Unsettling Conservation Through Engagement with the Arts

Confronting Canada's conservation history and its influence on our collective present is the first step away from colonial conservation modes and towards models rooted in Indigenous governance, knowledge systems, and law. One model First Nations, Inuit, and Metis peoples are adopting is the establishment of Indigenous Protected and Conserved Areas (IPCA). Knowledge mobilization is key to galvanizing public awareness and appreciation of the work of IPCAs. Artistic production has the potential to enact a crucial objective of the CRP: addressing diverse audiences that may not be aware of the contested history of protected areas, the transformation of state-led conservation, and the ongoing establishment of IPCAs. The Unsettling Conservation Through Engagement with the Arts project aims to achieve this by first facilitating research-creation residencies in partnership with Indigenous and state-led conservation areas. Second, to curate in-person and online experiences in collaboration with the Art Gallery of Guelph that explore the abovementioned them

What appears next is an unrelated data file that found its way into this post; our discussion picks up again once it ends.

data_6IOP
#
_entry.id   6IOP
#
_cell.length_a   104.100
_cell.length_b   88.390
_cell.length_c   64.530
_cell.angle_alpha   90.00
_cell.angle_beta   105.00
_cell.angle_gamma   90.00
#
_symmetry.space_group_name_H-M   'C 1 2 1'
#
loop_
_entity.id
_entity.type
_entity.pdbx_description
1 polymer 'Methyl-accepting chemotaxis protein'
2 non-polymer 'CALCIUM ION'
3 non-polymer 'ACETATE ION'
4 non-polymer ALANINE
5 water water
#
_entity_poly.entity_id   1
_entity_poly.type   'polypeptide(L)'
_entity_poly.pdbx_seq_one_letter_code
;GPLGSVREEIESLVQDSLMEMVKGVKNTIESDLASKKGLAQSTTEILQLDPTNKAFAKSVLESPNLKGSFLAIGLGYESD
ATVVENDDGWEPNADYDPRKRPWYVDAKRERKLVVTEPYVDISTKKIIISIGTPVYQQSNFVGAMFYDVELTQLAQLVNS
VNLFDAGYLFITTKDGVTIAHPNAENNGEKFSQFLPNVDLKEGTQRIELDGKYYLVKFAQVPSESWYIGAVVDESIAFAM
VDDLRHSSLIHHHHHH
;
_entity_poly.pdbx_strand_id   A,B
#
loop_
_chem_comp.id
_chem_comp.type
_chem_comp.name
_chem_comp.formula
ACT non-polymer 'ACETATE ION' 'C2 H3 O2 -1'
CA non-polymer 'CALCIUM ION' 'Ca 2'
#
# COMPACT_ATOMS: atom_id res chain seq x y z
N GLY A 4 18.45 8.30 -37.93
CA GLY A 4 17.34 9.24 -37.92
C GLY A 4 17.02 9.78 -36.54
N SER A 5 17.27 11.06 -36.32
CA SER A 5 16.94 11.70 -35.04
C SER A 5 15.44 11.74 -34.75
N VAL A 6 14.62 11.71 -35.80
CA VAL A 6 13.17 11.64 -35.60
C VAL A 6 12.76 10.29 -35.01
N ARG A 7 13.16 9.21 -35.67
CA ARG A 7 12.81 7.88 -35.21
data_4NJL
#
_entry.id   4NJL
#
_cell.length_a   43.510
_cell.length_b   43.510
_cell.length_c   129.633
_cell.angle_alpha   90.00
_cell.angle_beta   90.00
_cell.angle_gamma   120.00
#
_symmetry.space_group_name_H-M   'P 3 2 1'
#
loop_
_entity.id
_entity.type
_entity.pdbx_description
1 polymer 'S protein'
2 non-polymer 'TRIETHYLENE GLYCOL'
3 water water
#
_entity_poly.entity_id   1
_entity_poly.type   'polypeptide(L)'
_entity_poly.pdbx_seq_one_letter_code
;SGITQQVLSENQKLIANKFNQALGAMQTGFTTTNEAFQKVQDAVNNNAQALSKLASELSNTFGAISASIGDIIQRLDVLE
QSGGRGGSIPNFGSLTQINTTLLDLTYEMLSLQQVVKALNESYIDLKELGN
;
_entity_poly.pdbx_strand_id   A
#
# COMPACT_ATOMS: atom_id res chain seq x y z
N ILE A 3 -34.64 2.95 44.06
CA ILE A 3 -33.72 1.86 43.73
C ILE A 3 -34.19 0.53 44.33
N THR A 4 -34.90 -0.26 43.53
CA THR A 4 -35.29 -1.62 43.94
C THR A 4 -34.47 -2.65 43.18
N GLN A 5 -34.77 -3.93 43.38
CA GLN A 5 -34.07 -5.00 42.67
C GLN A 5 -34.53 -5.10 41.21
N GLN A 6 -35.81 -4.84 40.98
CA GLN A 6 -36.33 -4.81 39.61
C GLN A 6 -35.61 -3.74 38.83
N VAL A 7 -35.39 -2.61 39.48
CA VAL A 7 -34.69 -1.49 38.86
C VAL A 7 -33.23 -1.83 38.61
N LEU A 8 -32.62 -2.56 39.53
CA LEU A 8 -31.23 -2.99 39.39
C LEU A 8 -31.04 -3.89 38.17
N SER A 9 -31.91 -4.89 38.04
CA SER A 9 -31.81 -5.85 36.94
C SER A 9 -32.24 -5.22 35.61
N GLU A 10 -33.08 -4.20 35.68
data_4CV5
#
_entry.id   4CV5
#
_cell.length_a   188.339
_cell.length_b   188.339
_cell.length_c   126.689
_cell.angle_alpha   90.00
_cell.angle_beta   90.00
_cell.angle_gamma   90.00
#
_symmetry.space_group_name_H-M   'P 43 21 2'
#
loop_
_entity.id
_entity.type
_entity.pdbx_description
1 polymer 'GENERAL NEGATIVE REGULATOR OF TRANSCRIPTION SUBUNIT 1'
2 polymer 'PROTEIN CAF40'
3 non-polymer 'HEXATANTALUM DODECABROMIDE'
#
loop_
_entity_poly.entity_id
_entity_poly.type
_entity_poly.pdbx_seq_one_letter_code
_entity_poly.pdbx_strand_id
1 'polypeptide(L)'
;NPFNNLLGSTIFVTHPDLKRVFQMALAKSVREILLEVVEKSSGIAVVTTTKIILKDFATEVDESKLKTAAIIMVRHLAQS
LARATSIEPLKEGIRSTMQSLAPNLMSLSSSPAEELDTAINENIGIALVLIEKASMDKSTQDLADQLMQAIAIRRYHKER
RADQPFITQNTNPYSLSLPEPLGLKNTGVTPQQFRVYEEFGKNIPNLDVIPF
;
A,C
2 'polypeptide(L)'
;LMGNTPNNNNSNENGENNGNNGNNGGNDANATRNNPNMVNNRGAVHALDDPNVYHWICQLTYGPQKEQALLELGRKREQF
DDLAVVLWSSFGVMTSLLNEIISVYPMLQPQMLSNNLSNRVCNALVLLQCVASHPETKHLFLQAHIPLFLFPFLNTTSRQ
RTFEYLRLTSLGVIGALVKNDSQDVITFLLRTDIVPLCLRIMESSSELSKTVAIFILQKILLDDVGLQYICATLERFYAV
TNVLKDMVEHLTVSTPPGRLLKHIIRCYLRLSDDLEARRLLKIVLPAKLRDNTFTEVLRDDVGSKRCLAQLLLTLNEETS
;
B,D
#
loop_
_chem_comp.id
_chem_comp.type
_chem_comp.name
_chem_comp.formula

Michelle Wilson
Faculty Supervisor: 
Robin Roth
Partner University: